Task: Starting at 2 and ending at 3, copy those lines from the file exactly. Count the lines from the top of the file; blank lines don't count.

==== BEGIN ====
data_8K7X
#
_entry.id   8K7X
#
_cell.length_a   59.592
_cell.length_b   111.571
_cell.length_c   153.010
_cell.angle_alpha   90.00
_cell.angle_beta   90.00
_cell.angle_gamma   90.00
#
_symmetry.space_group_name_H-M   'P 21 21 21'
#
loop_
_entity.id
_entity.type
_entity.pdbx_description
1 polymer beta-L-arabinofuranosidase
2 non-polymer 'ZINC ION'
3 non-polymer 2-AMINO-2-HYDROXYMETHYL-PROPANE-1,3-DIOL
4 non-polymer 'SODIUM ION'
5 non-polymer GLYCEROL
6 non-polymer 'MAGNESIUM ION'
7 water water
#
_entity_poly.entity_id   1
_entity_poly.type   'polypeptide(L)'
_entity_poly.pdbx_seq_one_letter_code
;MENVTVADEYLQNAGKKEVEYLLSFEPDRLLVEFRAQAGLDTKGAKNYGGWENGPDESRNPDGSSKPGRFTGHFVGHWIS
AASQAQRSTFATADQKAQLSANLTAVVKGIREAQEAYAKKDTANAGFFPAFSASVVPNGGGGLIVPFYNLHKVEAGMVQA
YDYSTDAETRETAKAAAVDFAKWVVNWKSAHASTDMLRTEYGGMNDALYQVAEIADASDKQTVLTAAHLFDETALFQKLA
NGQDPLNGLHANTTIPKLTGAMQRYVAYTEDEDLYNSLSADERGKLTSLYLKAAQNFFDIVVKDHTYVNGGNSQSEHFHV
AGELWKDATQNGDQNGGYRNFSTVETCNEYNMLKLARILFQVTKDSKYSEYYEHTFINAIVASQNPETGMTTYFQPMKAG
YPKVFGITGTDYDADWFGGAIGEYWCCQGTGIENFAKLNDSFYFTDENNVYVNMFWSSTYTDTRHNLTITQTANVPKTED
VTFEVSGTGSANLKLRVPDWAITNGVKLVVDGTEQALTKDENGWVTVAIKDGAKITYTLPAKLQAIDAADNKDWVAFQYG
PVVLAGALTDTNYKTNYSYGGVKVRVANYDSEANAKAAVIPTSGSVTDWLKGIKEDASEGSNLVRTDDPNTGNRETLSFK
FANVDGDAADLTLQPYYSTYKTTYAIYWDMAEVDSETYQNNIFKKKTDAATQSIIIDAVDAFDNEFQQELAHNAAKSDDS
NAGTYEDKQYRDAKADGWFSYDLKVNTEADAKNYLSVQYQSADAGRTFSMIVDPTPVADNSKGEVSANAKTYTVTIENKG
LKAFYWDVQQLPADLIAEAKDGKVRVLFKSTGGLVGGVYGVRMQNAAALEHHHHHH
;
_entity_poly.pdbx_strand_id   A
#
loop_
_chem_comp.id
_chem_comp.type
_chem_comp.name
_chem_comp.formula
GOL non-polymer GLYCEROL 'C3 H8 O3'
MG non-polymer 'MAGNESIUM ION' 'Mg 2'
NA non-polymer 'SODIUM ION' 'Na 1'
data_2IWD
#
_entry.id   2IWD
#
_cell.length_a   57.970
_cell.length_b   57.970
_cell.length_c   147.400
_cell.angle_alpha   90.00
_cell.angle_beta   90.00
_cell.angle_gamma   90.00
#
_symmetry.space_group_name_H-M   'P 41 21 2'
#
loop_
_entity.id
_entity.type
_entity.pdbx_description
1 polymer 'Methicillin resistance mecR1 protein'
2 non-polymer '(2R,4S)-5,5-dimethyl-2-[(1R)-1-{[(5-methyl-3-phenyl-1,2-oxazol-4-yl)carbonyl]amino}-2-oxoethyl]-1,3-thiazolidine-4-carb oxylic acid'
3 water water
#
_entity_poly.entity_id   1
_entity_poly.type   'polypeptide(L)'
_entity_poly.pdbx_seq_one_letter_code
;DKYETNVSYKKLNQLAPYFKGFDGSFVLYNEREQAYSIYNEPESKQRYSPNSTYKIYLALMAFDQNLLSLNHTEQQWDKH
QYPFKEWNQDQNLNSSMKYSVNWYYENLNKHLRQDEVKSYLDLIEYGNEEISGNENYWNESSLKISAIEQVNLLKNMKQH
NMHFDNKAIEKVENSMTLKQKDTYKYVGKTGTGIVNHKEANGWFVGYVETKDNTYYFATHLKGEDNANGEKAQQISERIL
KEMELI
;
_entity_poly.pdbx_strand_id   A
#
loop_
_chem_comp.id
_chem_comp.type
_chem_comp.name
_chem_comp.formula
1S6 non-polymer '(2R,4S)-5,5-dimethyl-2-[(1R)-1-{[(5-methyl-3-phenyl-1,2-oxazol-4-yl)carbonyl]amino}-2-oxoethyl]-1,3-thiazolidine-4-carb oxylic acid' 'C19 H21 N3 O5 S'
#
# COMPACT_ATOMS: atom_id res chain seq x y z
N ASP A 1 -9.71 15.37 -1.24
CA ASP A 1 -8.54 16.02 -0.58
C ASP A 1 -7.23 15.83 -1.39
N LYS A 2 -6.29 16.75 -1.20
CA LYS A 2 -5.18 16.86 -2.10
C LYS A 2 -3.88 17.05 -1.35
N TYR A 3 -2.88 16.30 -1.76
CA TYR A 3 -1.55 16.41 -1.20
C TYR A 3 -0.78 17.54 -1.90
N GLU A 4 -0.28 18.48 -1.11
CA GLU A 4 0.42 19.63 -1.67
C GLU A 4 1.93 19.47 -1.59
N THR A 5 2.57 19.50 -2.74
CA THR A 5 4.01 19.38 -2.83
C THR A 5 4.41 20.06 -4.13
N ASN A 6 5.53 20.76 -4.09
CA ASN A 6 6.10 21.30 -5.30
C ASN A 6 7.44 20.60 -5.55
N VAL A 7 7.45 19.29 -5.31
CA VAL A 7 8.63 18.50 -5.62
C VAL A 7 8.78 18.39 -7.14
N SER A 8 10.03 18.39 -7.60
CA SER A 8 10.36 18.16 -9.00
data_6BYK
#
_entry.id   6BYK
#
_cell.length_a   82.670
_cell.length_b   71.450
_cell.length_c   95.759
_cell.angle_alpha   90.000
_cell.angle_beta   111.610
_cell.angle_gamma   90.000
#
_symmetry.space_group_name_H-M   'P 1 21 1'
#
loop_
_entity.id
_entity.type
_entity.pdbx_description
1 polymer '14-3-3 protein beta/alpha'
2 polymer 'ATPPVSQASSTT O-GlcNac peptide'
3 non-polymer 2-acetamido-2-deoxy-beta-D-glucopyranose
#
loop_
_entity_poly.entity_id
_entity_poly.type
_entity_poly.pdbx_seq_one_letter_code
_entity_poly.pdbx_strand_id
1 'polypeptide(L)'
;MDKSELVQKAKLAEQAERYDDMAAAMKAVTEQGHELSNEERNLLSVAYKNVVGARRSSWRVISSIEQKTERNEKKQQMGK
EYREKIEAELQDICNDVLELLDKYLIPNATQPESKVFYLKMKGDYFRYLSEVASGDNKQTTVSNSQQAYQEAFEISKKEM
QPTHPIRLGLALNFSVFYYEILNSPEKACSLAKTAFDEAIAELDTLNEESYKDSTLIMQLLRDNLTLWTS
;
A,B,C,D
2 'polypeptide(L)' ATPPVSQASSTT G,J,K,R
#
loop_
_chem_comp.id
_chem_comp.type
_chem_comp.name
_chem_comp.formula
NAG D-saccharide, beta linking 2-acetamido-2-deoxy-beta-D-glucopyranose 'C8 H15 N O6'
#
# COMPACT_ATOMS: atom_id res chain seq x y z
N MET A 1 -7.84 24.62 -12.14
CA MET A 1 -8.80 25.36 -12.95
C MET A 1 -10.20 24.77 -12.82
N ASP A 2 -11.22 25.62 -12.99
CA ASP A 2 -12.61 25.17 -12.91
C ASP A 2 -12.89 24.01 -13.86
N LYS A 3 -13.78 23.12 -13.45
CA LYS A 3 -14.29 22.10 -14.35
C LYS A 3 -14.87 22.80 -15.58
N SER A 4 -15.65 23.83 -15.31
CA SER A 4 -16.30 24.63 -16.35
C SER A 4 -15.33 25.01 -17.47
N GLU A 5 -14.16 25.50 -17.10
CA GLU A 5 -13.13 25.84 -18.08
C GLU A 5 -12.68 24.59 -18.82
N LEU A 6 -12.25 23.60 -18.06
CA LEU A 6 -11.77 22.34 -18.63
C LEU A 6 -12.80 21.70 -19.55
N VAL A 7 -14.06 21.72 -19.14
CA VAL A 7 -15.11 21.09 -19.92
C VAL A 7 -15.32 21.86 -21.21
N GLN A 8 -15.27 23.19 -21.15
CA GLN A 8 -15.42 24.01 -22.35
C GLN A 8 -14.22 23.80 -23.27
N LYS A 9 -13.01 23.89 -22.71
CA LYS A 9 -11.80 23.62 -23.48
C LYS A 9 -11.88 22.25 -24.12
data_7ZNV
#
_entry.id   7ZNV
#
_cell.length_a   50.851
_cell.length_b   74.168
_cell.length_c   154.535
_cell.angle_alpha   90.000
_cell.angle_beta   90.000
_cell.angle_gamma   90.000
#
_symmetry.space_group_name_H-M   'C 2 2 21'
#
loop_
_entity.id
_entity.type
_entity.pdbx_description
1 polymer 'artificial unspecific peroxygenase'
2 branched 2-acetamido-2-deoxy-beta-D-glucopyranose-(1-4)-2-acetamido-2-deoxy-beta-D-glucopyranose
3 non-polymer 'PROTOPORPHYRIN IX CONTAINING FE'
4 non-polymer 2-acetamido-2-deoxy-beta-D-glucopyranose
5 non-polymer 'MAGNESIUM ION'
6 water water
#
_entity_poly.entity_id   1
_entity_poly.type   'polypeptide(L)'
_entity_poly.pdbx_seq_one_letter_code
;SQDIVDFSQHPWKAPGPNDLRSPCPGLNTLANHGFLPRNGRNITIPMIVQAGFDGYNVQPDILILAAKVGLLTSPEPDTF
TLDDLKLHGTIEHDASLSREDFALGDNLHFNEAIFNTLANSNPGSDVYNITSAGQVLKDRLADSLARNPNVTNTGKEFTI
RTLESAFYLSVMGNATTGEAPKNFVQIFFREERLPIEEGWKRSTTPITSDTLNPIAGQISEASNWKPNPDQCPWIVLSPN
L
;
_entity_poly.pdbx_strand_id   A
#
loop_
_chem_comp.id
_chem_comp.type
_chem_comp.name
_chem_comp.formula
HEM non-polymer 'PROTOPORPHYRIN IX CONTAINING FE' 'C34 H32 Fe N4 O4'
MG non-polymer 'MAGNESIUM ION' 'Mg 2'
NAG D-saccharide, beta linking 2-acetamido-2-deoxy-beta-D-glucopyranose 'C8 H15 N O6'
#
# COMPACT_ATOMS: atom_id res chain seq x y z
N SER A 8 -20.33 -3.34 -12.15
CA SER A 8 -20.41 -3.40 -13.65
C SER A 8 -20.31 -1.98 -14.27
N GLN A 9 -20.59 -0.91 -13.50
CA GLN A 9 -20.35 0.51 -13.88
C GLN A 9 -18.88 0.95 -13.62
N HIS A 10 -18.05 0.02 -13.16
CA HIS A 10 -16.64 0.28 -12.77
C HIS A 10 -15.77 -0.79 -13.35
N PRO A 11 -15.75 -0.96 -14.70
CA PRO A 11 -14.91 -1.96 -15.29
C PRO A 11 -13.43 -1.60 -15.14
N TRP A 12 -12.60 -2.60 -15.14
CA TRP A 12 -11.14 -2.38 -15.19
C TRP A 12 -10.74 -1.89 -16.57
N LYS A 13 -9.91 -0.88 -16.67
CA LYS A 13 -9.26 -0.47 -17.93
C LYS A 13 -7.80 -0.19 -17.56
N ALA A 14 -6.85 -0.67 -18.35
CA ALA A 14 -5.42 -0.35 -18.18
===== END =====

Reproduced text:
#
_entry.id   8K7X